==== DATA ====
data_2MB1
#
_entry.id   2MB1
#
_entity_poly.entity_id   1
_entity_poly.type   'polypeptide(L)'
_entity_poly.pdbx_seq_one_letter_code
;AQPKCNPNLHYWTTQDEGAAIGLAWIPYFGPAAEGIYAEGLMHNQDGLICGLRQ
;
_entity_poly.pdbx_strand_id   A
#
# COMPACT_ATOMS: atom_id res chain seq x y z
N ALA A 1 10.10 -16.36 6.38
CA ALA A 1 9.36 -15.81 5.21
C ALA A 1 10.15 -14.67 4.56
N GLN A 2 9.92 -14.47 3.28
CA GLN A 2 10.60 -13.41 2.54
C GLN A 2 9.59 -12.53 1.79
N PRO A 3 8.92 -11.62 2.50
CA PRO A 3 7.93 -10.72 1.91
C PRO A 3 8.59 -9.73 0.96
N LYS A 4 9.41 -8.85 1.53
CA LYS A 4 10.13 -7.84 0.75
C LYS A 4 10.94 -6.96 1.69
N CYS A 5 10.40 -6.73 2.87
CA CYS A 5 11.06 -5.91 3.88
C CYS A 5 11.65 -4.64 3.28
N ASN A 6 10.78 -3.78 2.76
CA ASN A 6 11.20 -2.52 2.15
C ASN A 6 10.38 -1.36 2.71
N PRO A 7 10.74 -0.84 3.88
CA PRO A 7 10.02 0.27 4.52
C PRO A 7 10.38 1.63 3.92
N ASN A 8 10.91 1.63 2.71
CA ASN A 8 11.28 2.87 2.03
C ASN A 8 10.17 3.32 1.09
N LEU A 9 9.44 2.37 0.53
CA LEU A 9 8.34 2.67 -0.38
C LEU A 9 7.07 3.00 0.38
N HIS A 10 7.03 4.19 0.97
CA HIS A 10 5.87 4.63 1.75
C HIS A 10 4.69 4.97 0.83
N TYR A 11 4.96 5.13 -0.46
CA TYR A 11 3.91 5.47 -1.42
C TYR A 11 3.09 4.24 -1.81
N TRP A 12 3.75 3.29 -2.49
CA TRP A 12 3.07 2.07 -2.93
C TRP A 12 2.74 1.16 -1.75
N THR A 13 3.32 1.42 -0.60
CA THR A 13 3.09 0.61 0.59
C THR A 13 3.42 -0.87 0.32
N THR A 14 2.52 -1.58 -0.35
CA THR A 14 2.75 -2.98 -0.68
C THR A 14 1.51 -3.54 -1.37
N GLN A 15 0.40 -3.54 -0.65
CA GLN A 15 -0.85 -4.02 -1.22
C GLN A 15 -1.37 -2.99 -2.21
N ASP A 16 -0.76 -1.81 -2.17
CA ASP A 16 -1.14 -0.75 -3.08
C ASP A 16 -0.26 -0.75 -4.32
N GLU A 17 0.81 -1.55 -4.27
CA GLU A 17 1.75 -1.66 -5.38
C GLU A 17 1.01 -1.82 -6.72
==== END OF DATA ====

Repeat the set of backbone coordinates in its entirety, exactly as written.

data_2MB1
#
_entry.id   2MB1
#
_entity_poly.entity_id   1
_entity_poly.type   'polypeptide(L)'
_entity_poly.pdbx_seq_one_letter_code
;AQPKCNPNLHYWTTQDEGAAIGLAWIPYFGPAAEGIYAEGLMHNQDGLICGLRQ
;
_entity_poly.pdbx_strand_id   A
#
# COMPACT_ATOMS: atom_id res chain seq x y z
N ALA A 1 10.10 -16.36 6.38
CA ALA A 1 9.36 -15.81 5.21
C ALA A 1 10.15 -14.67 4.56
N GLN A 2 9.92 -14.47 3.28
CA GLN A 2 10.60 -13.41 2.54
C GLN A 2 9.59 -12.53 1.79
N PRO A 3 8.92 -11.62 2.50
CA PRO A 3 7.93 -10.72 1.91
C PRO A 3 8.59 -9.73 0.96
N LYS A 4 9.41 -8.85 1.53
CA LYS A 4 10.13 -7.84 0.75
C LYS A 4 10.94 -6.96 1.69
N CYS A 5 10.40 -6.73 2.87
CA CYS A 5 11.06 -5.91 3.88
C CYS A 5 11.65 -4.64 3.28
N ASN A 6 10.78 -3.78 2.76
CA ASN A 6 11.20 -2.52 2.15
C ASN A 6 10.38 -1.36 2.71
N PRO A 7 10.74 -0.84 3.88
CA PRO A 7 10.02 0.27 4.52
C PRO A 7 10.38 1.63 3.92
N ASN A 8 10.91 1.63 2.71
CA ASN A 8 11.28 2.87 2.03
C ASN A 8 10.17 3.32 1.09
N LEU A 9 9.44 2.37 0.53
CA LEU A 9 8.34 2.67 -0.38
C LEU A 9 7.07 3.00 0.38
N HIS A 10 7.03 4.19 0.97
CA HIS A 10 5.87 4.63 1.75
C HIS A 10 4.69 4.97 0.83
N TYR A 11 4.96 5.13 -0.46
CA TYR A 11 3.91 5.47 -1.42
C TYR A 11 3.09 4.24 -1.81
N TRP A 12 3.75 3.29 -2.49
CA TRP A 12 3.07 2.07 -2.93
C TRP A 12 2.74 1.16 -1.75
N THR A 13 3.32 1.42 -0.60
CA THR A 13 3.09 0.61 0.59
C THR A 13 3.42 -0.87 0.32
N THR A 14 2.52 -1.58 -0.35
CA THR A 14 2.75 -2.98 -0.68
C THR A 14 1.51 -3.54 -1.37
N GLN A 15 0.40 -3.54 -0.65
CA GLN A 15 -0.85 -4.02 -1.22
C GLN A 15 -1.37 -2.99 -2.21
N ASP A 16 -0.76 -1.81 -2.17
CA ASP A 16 -1.14 -0.75 -3.08
C ASP A 16 -0.26 -0.75 -4.32
N GLU A 17 0.81 -1.55 -4.27
CA GLU A 17 1.75 -1.66 -5.38
C GLU A 17 1.01 -1.82 -6.72